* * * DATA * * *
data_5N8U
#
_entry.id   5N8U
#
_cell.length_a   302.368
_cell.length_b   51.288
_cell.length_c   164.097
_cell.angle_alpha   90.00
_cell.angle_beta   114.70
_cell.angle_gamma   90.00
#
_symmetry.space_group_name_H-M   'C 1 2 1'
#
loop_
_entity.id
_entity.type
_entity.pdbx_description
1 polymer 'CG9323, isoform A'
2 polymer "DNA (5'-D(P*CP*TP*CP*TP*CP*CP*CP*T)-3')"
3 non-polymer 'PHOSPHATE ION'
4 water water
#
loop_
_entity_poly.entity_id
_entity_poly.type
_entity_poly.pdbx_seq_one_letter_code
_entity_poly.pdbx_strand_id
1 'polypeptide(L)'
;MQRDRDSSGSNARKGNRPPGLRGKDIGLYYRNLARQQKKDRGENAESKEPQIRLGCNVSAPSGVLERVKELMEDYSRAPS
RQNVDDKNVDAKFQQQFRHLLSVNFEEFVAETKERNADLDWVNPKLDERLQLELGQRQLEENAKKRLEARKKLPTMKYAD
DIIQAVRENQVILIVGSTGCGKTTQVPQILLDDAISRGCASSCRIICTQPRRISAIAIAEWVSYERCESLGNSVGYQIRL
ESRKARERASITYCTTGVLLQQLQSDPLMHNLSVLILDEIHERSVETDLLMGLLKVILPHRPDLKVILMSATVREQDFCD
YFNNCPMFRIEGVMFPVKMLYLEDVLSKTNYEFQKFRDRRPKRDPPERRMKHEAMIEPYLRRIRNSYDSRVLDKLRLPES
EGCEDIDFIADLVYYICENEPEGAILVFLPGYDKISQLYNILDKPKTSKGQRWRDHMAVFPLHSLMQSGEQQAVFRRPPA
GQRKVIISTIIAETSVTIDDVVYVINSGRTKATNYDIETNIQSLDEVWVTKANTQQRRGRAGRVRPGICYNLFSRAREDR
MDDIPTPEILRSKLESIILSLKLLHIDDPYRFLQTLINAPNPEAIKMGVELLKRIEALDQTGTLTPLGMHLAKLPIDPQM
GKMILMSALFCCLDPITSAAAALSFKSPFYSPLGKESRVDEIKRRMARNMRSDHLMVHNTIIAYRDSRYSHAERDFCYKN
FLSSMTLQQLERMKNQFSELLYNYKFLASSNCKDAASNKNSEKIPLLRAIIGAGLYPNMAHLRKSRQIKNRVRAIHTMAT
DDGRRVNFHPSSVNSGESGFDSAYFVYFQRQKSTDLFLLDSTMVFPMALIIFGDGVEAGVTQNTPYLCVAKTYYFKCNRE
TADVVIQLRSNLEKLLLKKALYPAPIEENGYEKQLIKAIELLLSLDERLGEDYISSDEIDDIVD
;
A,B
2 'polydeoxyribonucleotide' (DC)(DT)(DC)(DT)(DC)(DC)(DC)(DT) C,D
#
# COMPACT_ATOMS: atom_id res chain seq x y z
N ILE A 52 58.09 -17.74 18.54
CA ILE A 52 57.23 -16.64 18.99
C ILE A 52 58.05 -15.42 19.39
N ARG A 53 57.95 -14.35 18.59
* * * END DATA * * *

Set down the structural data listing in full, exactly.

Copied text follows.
data_5N8U
#
_entry.id   5N8U
#
_cell.length_a   302.368
_cell.length_b   51.288
_cell.length_c   164.097
_cell.angle_alpha   90.00
_cell.angle_beta   114.70
_cell.angle_gamma   90.00
#
_symmetry.space_group_name_H-M   'C 1 2 1'
#
loop_
_entity.id
_entity.type
_entity.pdbx_description
1 polymer 'CG9323, isoform A'
2 polymer "DNA (5'-D(P*CP*TP*CP*TP*CP*CP*CP*T)-3')"
3 non-polymer 'PHOSPHATE ION'
4 water water
#
loop_
_entity_poly.entity_id
_entity_poly.type
_entity_poly.pdbx_seq_one_letter_code
_entity_poly.pdbx_strand_id
1 'polypeptide(L)'
;MQRDRDSSGSNARKGNRPPGLRGKDIGLYYRNLARQQKKDRGENAESKEPQIRLGCNVSAPSGVLERVKELMEDYSRAPS
RQNVDDKNVDAKFQQQFRHLLSVNFEEFVAETKERNADLDWVNPKLDERLQLELGQRQLEENAKKRLEARKKLPTMKYAD
DIIQAVRENQVILIVGSTGCGKTTQVPQILLDDAISRGCASSCRIICTQPRRISAIAIAEWVSYERCESLGNSVGYQIRL
ESRKARERASITYCTTGVLLQQLQSDPLMHNLSVLILDEIHERSVETDLLMGLLKVILPHRPDLKVILMSATVREQDFCD
YFNNCPMFRIEGVMFPVKMLYLEDVLSKTNYEFQKFRDRRPKRDPPERRMKHEAMIEPYLRRIRNSYDSRVLDKLRLPES
EGCEDIDFIADLVYYICENEPEGAILVFLPGYDKISQLYNILDKPKTSKGQRWRDHMAVFPLHSLMQSGEQQAVFRRPPA
GQRKVIISTIIAETSVTIDDVVYVINSGRTKATNYDIETNIQSLDEVWVTKANTQQRRGRAGRVRPGICYNLFSRAREDR
MDDIPTPEILRSKLESIILSLKLLHIDDPYRFLQTLINAPNPEAIKMGVELLKRIEALDQTGTLTPLGMHLAKLPIDPQM
GKMILMSALFCCLDPITSAAAALSFKSPFYSPLGKESRVDEIKRRMARNMRSDHLMVHNTIIAYRDSRYSHAERDFCYKN
FLSSMTLQQLERMKNQFSELLYNYKFLASSNCKDAASNKNSEKIPLLRAIIGAGLYPNMAHLRKSRQIKNRVRAIHTMAT
DDGRRVNFHPSSVNSGESGFDSAYFVYFQRQKSTDLFLLDSTMVFPMALIIFGDGVEAGVTQNTPYLCVAKTYYFKCNRE
TADVVIQLRSNLEKLLLKKALYPAPIEENGYEKQLIKAIELLLSLDERLGEDYISSDEIDDIVD
;
A,B
2 'polydeoxyribonucleotide' (DC)(DT)(DC)(DT)(DC)(DC)(DC)(DT) C,D
#
# COMPACT_ATOMS: atom_id res chain seq x y z
N ILE A 52 58.09 -17.74 18.54
CA ILE A 52 57.23 -16.64 18.99
C ILE A 52 58.05 -15.42 19.39
N ARG A 53 57.95 -14.35 18.59